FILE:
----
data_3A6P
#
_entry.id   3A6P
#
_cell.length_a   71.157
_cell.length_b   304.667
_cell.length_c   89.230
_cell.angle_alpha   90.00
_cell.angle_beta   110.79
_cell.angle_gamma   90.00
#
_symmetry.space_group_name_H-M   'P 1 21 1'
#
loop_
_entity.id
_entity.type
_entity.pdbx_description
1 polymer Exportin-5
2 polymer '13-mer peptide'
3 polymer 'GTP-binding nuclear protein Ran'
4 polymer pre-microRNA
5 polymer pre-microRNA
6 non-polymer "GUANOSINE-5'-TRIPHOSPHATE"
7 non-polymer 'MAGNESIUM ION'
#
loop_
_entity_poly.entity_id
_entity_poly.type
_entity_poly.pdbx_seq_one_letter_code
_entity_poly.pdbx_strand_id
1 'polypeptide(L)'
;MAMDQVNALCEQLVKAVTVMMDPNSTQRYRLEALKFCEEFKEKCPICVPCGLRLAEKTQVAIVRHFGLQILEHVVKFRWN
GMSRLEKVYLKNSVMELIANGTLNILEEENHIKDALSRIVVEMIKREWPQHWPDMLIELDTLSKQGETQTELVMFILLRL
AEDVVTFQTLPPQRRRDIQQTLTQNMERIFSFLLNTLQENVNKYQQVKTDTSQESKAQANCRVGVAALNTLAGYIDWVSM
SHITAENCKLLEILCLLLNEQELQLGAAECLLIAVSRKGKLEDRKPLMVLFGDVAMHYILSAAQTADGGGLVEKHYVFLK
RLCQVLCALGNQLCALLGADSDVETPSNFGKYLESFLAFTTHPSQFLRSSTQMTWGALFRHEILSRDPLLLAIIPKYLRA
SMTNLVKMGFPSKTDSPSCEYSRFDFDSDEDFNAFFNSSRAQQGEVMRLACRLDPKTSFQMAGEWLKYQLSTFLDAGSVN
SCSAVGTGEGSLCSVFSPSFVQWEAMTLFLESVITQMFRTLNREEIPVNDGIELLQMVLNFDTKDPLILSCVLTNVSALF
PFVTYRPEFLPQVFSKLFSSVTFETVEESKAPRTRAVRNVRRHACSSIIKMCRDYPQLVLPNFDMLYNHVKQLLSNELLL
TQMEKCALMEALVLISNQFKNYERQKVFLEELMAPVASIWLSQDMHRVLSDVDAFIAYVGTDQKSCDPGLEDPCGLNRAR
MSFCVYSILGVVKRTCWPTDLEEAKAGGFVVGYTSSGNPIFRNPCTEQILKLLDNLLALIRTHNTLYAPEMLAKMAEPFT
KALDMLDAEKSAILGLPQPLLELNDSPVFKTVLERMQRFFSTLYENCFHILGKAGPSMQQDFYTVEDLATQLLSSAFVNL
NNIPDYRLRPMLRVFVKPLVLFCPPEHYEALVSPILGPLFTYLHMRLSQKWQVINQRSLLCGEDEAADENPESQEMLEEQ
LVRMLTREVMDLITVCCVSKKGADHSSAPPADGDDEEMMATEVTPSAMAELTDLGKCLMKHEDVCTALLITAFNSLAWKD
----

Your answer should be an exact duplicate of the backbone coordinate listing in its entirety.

data_3A6P
#
_entry.id   3A6P
#
_cell.length_a   71.157
_cell.length_b   304.667
_cell.length_c   89.230
_cell.angle_alpha   90.00
_cell.angle_beta   110.79
_cell.angle_gamma   90.00
#
_symmetry.space_group_name_H-M   'P 1 21 1'
#
loop_
_entity.id
_entity.type
_entity.pdbx_description
1 polymer Exportin-5
2 polymer '13-mer peptide'
3 polymer 'GTP-binding nuclear protein Ran'
4 polymer pre-microRNA
5 polymer pre-microRNA
6 non-polymer "GUANOSINE-5'-TRIPHOSPHATE"
7 non-polymer 'MAGNESIUM ION'
#
loop_
_entity_poly.entity_id
_entity_poly.type
_entity_poly.pdbx_seq_one_letter_code
_entity_poly.pdbx_strand_id
1 'polypeptide(L)'
;MAMDQVNALCEQLVKAVTVMMDPNSTQRYRLEALKFCEEFKEKCPICVPCGLRLAEKTQVAIVRHFGLQILEHVVKFRWN
GMSRLEKVYLKNSVMELIANGTLNILEEENHIKDALSRIVVEMIKREWPQHWPDMLIELDTLSKQGETQTELVMFILLRL
AEDVVTFQTLPPQRRRDIQQTLTQNMERIFSFLLNTLQENVNKYQQVKTDTSQESKAQANCRVGVAALNTLAGYIDWVSM
SHITAENCKLLEILCLLLNEQELQLGAAECLLIAVSRKGKLEDRKPLMVLFGDVAMHYILSAAQTADGGGLVEKHYVFLK
RLCQVLCALGNQLCALLGADSDVETPSNFGKYLESFLAFTTHPSQFLRSSTQMTWGALFRHEILSRDPLLLAIIPKYLRA
SMTNLVKMGFPSKTDSPSCEYSRFDFDSDEDFNAFFNSSRAQQGEVMRLACRLDPKTSFQMAGEWLKYQLSTFLDAGSVN
SCSAVGTGEGSLCSVFSPSFVQWEAMTLFLESVITQMFRTLNREEIPVNDGIELLQMVLNFDTKDPLILSCVLTNVSALF
PFVTYRPEFLPQVFSKLFSSVTFETVEESKAPRTRAVRNVRRHACSSIIKMCRDYPQLVLPNFDMLYNHVKQLLSNELLL
TQMEKCALMEALVLISNQFKNYERQKVFLEELMAPVASIWLSQDMHRVLSDVDAFIAYVGTDQKSCDPGLEDPCGLNRAR
MSFCVYSILGVVKRTCWPTDLEEAKAGGFVVGYTSSGNPIFRNPCTEQILKLLDNLLALIRTHNTLYAPEMLAKMAEPFT
KALDMLDAEKSAILGLPQPLLELNDSPVFKTVLERMQRFFSTLYENCFHILGKAGPSMQQDFYTVEDLATQLLSSAFVNL
NNIPDYRLRPMLRVFVKPLVLFCPPEHYEALVSPILGPLFTYLHMRLSQKWQVINQRSLLCGEDEAADENPESQEMLEEQ
LVRMLTREVMDLITVCCVSKKGADHSSAPPADGDDEEMMATEVTPSAMAELTDLGKCLMKHEDVCTALLITAFNSLAWKD